4) Heart disease: A history of trauma and emotional trauma can make it harder to cope with everyday stresses, and that might eventually lead to heart problems.

5) Seizures: Past trauma can increase the risk of a seizure.

6) High blood pressure: People with a history of trauma or emotional trauma might have higher blood pressure.

7) Skin problems: If you have a history of emotional or physical trauma, you may have a heightened risk of skin problems.

8) Obesity: Researchers have found that childhood trauma has been linked with childhood and adult obesity.


How to develop healthy coping mechanisms for trauma

Understanding PTSD gives us an amazing insight into the best way to cope and break free from the aftermath of trauma.

To help you fully understand this, get a pen and an A4 sheet of paper and follow the process described below.

Got it?


Start by drawing three separate circles side-by-side. Perhaps slightly larger than a 2-pound coin.

In the middle circle, write down "Me in the present." In the left circle "me in the past," and then in the right circle "me in the future." 


Now draw an arrow from the past to the present, another one from the past to the future, and another arrow from the present to the future.


Looking at the picture, what sense does it make to you so far?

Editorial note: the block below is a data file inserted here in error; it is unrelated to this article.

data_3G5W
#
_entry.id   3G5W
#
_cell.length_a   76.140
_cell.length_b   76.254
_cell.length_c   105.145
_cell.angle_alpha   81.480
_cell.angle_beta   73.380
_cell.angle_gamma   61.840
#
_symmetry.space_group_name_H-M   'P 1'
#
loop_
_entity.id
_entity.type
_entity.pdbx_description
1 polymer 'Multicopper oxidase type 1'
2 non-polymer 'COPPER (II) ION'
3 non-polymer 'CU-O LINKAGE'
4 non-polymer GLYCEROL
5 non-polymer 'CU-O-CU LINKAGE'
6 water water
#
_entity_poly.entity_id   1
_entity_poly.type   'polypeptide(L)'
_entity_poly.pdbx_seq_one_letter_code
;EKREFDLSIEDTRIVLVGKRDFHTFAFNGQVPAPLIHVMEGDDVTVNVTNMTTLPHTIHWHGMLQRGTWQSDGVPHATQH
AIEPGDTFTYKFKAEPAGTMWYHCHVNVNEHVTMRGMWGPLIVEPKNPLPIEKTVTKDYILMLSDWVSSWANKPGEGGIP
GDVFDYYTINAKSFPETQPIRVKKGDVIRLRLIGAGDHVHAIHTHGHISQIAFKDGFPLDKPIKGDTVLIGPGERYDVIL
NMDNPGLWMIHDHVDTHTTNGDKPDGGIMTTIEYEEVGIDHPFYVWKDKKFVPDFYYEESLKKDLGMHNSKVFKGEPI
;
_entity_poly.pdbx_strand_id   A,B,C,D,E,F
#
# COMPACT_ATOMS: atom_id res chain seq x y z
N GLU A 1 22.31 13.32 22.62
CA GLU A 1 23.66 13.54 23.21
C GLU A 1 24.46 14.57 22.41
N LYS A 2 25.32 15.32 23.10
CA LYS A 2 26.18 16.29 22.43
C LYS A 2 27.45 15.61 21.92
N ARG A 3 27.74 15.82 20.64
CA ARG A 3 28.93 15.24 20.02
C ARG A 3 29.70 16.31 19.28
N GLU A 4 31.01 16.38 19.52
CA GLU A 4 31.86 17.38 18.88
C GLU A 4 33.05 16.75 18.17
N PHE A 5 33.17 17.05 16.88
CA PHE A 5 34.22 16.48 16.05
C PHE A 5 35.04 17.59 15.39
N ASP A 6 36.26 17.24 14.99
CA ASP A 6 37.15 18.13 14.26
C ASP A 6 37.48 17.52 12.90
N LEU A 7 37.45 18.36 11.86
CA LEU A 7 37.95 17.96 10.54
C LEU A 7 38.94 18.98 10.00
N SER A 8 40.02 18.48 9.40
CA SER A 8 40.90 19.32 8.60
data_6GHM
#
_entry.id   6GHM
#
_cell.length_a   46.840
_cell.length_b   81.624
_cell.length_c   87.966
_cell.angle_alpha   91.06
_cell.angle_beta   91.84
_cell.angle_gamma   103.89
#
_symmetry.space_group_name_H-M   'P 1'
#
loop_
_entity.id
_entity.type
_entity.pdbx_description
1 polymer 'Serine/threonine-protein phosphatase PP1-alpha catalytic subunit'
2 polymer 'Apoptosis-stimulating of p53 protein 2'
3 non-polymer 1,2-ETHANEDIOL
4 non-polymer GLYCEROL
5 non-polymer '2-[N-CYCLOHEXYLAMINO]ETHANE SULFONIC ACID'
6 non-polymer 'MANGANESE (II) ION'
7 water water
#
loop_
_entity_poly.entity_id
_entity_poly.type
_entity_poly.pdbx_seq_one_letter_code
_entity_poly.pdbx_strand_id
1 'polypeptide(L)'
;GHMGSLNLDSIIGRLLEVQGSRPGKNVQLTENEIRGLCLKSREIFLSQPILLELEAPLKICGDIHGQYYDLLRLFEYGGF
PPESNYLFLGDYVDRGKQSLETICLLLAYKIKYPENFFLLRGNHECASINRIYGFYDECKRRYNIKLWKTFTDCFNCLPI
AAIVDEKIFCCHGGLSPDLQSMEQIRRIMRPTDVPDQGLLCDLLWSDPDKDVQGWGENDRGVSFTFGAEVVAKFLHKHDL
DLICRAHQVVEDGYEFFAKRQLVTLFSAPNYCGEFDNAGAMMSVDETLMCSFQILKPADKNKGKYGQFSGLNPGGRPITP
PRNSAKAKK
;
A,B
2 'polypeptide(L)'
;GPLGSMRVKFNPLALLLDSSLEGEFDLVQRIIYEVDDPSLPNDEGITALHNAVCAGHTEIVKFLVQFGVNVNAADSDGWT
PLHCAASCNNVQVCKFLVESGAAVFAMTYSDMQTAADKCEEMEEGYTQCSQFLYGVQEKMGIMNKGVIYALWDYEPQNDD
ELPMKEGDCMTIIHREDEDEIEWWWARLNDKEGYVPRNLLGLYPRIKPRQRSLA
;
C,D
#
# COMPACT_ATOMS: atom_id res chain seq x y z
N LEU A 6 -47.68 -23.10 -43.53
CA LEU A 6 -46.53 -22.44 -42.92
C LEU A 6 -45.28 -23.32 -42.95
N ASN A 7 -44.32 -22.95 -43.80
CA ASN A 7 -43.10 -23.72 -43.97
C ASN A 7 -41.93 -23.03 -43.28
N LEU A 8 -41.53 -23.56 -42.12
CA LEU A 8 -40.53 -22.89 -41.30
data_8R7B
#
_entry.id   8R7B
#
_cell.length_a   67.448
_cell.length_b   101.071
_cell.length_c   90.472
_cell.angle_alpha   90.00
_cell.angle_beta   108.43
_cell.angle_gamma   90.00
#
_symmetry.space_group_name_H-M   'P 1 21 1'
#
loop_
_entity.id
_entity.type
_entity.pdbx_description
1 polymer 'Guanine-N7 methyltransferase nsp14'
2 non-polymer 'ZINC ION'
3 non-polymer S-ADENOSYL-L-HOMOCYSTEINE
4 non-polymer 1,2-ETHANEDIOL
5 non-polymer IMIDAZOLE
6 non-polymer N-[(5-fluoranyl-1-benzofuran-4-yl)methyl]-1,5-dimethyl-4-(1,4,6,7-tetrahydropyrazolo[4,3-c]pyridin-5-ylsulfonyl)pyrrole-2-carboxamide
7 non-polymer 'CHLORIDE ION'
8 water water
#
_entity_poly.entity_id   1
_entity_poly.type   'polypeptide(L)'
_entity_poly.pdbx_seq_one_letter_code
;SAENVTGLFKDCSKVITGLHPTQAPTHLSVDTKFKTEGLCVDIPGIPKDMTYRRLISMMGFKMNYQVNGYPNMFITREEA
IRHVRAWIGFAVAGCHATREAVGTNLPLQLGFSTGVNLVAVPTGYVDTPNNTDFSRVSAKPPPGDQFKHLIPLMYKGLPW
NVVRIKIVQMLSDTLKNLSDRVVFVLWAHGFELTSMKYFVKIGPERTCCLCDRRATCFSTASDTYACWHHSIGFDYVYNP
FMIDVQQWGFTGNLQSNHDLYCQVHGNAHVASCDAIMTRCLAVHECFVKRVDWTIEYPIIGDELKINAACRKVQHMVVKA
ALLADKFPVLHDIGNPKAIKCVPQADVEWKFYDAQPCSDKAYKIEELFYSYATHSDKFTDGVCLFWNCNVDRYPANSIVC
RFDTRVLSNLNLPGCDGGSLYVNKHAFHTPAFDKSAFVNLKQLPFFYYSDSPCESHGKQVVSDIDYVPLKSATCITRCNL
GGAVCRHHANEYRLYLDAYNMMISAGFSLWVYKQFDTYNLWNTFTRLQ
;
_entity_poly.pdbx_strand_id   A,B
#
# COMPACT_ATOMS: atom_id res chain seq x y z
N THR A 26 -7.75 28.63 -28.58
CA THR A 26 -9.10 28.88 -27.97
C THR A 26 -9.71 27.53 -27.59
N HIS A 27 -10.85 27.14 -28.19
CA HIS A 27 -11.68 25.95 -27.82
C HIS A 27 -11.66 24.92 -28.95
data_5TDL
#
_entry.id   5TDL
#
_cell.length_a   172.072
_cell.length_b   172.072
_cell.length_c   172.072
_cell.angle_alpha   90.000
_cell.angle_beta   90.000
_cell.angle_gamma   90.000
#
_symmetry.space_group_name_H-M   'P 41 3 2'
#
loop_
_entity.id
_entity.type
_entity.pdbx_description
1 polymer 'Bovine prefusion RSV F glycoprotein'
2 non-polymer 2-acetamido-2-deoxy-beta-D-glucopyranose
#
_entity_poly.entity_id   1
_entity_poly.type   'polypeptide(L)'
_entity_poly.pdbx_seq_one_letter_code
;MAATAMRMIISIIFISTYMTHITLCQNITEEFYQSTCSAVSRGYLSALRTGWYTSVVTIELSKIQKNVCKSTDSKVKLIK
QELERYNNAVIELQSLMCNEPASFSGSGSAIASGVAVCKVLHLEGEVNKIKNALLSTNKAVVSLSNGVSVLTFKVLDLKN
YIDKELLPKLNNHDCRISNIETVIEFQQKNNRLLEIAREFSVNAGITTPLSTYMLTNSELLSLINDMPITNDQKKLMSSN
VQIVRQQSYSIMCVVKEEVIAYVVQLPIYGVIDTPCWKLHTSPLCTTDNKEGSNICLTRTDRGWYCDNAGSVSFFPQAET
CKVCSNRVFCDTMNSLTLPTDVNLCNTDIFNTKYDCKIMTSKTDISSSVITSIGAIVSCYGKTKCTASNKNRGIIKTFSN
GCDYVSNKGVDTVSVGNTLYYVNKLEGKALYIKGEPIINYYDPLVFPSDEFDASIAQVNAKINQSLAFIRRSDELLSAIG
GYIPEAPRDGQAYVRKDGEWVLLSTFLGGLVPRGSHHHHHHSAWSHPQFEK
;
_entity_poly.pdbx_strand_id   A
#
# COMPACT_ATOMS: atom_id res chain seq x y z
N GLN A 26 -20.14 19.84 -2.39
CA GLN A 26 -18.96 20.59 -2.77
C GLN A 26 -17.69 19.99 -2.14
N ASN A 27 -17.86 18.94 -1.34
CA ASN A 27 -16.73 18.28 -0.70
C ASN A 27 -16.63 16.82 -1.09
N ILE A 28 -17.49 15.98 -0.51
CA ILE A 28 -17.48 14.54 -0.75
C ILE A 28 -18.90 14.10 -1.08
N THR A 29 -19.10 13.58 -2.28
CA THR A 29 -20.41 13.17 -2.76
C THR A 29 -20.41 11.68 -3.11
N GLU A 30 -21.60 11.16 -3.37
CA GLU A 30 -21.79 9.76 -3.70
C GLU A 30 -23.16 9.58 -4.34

If you thought the diagram is suggesting that your past has come to your present and your past is in your future...

You would be correct in a way.

Because do you sometimes feel like past issues affect the way you cope with things in your present experiences?

And do you feel like it is sometimes very hard to move forward with life almost as if your future is being impacted?

If you have answered yes to the two above questions, It is crucial to understand that there is a biological reason why this happens. Once you understand this, you will know exactly what to do to break free from PTSD.

I'll elaborate...

How trauma blocks the brain

In order to understand anything in our life, we need to have had some experience with it before. For example, if you have never used a computer before, and someone places it in front of you, would you be able to understand how to use it?

Obviously not.
So in the same way, your brain needs to process past experiences properly so that you can use the information from those experiences going forward.  And with trauma, this is an extremely crucial process.

Unfortunately, many people who go on to suffer from PTSD fall for a very common trap with this, which makes them struggle with strong emotions, nightmares, panic attacks, anxiety et cetera.

What is the trap?

They unintentionally interfere with the brain's processing of their trauma. This forces their brain to keep trying to process whenever something triggers any trauma-related memory.

Hope this makes sense so far?

So whenever the brain gets triggered, its intention is to process the experience so that you can put it in your past. That's why you would keep experiencing flashbacks and nightmares 

If you can allow the brain to process the trauma memories properly, you eventually break free from the pain of the memories and they stop bombarding you.

If however, you keep falling into the trap of blocking the processing, the intrusions in the emotional distress will keep returning. The trauma memory will sit in the background for years without affecting you until something triggers them again 

Now after reading all of that, you may conclude that the solution is to just let the thoughts, flashbacks, and nightmares happen whenever you get triggered.

Yes and no...